Saturday 22nd of June 2024

art versus art in politics......

When Mexican artist Diego Rivera was commissioned in 1932 to do a mural in the middle of Manhattan's Rockefeller Center, some might have wondered whether industrialist tycoon John D. Rockefeller Jr. knew what he was getting into.

In 1934, the legendary artist's work was chiseled off the wall.

Now, in Washington, D.C., the Mexican Cultural Institute has mounted a show that tells what happened to Rivera's mural.

 

March 9, 2014

 

BY ALLISON KEYES

 

"Man at the Crossroads: Diego Rivera's Mural at Rockefeller Center," is a whodunit tale that also illustrates the tensions between art and politics. Exhibition co-curator Susana Pliego says the Rockefeller family was aware of Rivera's leftist politics when it commissioned the work.

"They tried to have pieces of the best artists at the time," Pliego says. "That was why [they wanted it], because of the artistic and commercial value of his work."

Pliego says Rivera got a three-page contract laying out exactly what management wanted.

Rivera was asked to show a man at the crossroads, looking with uncertainty but with hope and high vision to the choosing of a course leading to a new and better future.

"The theme of Rockefeller Center was 'New Frontiers,' so that was a very spiritual way of looking at development and art," Pliego says. She wonders what made the Rockefellers think that Rivera's vision would be the same as theirs.

 

A Difference Of Vision

"It was a bad decision for everyone, but it's about politics," co-curator Pablo Ortiz Monasterio says. "When you have to take a position, there is no other way out."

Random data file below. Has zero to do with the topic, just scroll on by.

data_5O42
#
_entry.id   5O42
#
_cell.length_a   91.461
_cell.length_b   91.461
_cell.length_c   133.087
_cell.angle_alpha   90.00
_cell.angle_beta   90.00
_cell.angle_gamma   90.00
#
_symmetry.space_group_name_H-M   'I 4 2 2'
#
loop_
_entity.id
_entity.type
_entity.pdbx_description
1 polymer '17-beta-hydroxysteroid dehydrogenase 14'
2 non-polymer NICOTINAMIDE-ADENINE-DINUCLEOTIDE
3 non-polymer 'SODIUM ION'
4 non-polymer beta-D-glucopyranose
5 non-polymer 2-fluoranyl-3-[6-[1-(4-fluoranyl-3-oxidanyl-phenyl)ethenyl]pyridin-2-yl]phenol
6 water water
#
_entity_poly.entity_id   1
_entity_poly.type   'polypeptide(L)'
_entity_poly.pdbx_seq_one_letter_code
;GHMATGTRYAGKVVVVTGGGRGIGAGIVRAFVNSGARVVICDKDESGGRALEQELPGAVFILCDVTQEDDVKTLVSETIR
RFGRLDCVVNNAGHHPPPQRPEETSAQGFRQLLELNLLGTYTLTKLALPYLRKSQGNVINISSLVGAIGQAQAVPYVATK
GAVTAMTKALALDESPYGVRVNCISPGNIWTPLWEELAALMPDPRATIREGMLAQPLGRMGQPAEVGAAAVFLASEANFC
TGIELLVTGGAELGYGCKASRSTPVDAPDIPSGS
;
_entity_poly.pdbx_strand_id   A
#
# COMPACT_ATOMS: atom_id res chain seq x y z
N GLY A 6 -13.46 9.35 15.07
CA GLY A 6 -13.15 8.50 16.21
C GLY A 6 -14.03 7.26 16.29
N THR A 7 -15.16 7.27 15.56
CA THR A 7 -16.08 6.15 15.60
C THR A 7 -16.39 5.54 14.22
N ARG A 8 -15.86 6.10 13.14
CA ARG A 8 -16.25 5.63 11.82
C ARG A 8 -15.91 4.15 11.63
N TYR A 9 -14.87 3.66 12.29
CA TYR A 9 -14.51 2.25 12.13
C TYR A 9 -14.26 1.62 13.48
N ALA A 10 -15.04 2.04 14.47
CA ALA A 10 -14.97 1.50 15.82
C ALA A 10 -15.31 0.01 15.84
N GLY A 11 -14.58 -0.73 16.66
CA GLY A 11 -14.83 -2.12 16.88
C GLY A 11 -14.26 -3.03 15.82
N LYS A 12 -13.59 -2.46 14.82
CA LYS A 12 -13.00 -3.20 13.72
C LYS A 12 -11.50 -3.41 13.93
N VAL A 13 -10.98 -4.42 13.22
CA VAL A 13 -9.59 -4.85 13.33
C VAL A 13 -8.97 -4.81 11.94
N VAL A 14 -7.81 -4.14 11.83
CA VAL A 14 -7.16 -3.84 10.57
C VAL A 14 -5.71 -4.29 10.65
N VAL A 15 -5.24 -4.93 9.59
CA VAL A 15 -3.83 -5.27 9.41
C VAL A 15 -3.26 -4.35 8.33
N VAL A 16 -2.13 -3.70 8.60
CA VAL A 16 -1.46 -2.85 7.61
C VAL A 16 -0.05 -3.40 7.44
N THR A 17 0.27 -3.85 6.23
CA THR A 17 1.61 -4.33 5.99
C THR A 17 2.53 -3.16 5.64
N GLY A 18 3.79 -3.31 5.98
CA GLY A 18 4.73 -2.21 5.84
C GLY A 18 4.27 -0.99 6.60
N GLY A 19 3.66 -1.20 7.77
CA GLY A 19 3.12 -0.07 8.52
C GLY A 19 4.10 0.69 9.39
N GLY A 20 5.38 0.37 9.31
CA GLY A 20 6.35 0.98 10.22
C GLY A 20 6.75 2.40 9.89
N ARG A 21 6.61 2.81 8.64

Monasterio says the show illustrates the conflict between the rich, powerful family that hired Rivera and the artist's strong political point of view.

Pliego says the original sketch for the mural — and what Rivera agreed to paint — included three men clasping hands in the middle: a soldier, a worker and peasant. "A spiritual union of all the three elements that Rivera thought man — humanity — was composed of," she says.

"Unfortunately, what he painted was different from the sketch," David Rockefeller Sr. told the Museum of Modern Art in 2012.

The leftist artist was taunted by those who felt he had sold out, Rivera expert Linda Downs says.

"He was really provoked in New York by leftist organizations and various communist groups that challenged him for painting for Rockefeller," she says.

Then, the World Telegram newspaper ran the headline: "Rivera Paints Scenes of Communist Activity and John D. Jr. Foots the Bill." Pliego says Rivera then decided to add a portrait of communist revolutionary Vladimir Lenin to the mural.

"He sent his assistants to find a picture of Lenin because, he said, 'If you want communism, I will paint communism,' " Pliego says.

On top of that, according to David Rockefeller Sr., Rivera added a panel that the family felt was an unflattering portrait of his father.

"The picture of Lenin was on the right-hand side, and on the left, a picture of [my] father drinking martinis with a harlot and various other things that were unflattering to the family and clearly inappropriate to have as the center of Rockefeller Center," he said.